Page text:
Magazines Get A Second Life

There is a mood of upbeat optimism at magazines, now that they have entered their second life.  And we’re pretty sure that has happened, as the chief exec of Future Publishing, in the UK, said that digital publishing would ensure that paper mags will become “collectible artifacts rather than sources of valuable information… content that we want to own rather than connect with”.  Speaking before the PPA conference in London, Stevie Springs added that magazines would have to accept changes like enver before, and fast.  “Darwinism continues,” she said, “But it’s Darwinism on speed.   It’s survival of the fastest…we have to adapt and accept that some things are done much better in digital that in print.” She also feels that the next three years will be better than the last 3 have been, largely as the magazine figures out its new habitat. 

Folio mentions that digital vendors are at the moment either creating their own online marketplaces or creating “magazine branded storefronts and/or apps”. It makes sense for them to take themselves out of the picture in favor of the magazine brands, since that is where the public will be going. Most feel that tablets like the iPad are the basis for the second coming of the magazine business. Says the founder of Technologizer, “They already have well-established publisher relationships …, and far more people are going to want to read magazine-format publications on tablet-style devices than ever wanted to on PCs.”  Publishers are already creating apps for the iPad as well as downloadable content for the Kindle, the Nook, and mobile phones.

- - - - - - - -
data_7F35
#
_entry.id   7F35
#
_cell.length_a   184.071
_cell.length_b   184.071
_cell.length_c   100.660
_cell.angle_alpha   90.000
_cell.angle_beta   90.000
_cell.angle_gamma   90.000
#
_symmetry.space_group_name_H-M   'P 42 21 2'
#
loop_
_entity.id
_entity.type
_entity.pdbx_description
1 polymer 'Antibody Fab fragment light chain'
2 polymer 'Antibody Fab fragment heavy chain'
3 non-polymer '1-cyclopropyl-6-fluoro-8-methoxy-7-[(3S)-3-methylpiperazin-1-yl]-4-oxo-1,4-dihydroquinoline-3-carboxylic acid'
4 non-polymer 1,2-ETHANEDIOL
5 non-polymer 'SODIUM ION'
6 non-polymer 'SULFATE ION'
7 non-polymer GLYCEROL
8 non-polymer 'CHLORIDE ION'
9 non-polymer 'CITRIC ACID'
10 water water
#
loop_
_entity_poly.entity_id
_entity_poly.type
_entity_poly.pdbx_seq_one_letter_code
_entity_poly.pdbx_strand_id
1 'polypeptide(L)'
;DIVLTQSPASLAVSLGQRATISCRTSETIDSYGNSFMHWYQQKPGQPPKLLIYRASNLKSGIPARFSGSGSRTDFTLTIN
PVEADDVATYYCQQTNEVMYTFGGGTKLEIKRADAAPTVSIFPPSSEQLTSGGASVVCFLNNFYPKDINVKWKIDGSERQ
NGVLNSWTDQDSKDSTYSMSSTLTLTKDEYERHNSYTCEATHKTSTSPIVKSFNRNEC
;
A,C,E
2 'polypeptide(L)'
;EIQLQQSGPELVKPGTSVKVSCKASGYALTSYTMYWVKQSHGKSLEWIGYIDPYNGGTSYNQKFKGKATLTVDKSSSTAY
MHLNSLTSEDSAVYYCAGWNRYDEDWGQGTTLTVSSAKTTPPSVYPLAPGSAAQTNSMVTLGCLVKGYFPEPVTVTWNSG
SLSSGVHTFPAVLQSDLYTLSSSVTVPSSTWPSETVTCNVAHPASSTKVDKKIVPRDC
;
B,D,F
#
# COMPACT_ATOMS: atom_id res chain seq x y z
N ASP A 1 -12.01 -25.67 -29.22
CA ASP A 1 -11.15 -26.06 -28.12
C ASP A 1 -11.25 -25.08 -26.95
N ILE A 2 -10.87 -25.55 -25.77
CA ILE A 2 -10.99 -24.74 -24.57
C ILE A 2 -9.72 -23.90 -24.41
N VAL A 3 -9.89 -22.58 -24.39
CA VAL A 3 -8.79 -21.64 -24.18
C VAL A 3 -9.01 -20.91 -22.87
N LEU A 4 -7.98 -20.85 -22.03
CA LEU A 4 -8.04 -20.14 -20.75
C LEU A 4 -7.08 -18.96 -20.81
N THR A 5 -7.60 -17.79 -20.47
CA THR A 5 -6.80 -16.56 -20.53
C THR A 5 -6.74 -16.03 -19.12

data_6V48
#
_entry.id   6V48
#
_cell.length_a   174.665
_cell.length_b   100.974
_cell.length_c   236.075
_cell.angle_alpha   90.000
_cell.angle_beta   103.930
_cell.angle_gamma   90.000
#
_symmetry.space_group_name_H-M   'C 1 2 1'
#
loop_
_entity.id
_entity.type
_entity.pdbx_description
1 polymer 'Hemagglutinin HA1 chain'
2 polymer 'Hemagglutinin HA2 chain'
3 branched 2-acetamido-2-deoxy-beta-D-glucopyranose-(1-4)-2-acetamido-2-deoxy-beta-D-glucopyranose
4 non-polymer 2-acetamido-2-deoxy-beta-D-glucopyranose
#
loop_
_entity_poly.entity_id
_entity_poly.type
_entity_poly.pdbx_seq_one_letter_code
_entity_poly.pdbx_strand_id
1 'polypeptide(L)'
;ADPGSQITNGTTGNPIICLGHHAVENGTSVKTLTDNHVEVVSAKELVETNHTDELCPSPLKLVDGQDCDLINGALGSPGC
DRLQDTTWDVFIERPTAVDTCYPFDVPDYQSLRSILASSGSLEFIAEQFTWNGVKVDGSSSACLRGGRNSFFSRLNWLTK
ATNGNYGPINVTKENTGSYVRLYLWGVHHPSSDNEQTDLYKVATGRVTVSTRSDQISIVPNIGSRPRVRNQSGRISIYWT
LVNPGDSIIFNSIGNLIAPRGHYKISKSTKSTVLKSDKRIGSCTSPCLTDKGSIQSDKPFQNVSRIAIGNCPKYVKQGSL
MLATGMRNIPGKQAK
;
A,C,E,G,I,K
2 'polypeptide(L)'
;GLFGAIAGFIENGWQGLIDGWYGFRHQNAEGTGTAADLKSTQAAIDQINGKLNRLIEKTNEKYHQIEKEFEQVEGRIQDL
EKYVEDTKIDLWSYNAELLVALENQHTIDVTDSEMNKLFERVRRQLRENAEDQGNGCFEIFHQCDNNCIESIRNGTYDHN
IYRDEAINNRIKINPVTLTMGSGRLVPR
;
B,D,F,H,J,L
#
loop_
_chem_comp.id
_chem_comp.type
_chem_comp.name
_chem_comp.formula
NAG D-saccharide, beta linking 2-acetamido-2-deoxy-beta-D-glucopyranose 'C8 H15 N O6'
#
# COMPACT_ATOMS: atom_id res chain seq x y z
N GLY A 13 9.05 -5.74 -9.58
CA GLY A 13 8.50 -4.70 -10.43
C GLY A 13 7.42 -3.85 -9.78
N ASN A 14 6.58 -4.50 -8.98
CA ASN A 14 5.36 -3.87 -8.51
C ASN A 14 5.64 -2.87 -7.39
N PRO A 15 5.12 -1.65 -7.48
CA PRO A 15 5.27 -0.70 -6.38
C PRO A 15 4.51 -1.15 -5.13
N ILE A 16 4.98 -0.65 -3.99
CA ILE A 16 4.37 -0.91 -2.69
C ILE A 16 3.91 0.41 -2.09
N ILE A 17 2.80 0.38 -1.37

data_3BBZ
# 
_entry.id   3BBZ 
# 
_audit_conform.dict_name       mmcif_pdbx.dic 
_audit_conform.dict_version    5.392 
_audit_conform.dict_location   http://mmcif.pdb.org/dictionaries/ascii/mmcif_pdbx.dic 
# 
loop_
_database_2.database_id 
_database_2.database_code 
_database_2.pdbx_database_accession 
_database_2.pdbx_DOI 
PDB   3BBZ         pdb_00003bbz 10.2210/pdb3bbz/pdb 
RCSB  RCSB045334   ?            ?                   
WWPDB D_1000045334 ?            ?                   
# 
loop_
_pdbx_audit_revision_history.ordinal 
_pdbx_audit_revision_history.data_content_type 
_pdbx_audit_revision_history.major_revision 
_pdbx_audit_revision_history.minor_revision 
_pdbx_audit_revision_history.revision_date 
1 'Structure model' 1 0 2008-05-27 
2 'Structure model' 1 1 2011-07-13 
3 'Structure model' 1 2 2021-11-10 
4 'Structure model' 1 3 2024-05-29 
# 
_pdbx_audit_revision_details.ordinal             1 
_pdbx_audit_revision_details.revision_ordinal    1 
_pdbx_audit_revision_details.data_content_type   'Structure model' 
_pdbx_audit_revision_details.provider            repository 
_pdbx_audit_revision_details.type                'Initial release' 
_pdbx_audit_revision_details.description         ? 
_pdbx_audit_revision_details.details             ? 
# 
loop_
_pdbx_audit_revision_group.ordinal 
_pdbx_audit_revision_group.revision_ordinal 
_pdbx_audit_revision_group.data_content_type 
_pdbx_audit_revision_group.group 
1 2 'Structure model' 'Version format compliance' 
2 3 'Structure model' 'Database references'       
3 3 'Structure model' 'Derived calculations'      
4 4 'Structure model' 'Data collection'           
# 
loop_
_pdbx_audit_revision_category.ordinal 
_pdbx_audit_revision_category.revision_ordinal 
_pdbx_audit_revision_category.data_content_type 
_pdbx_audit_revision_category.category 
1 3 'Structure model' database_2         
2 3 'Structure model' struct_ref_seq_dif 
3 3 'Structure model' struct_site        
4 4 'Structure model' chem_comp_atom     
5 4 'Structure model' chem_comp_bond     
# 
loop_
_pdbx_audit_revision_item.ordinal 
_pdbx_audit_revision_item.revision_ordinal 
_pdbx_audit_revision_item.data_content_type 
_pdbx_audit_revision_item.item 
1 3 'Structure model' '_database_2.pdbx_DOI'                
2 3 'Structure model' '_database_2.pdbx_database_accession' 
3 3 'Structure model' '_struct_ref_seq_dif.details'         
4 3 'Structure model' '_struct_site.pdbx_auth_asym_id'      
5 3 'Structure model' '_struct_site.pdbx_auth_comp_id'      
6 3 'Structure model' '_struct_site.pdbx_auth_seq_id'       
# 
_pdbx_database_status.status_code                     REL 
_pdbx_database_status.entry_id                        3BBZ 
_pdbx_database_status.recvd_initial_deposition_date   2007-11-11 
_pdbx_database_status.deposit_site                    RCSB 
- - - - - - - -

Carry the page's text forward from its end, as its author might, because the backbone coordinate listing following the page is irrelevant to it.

Condé Nast was a late web holdout, and the New Yorker has a brand spanking new web editor, who spoke with Sparksheet about the challenges for maintaining the execellence of that magazine’s editorial integrity.  Blake Eskin says that Condé stills maintains that the purpose of the web sites is to generate print subscriptions. While they have met the digital age with podcasts, author interviews (that are posted on Facebook) and blogs, they do not post the entire magazine online, but they do have some content that is web-only.  Eskin says, “…we keep an eye on what kinds of stories tend to do well…. We try to bring that sense of polished editing and excellence to things we can do simply but well.”

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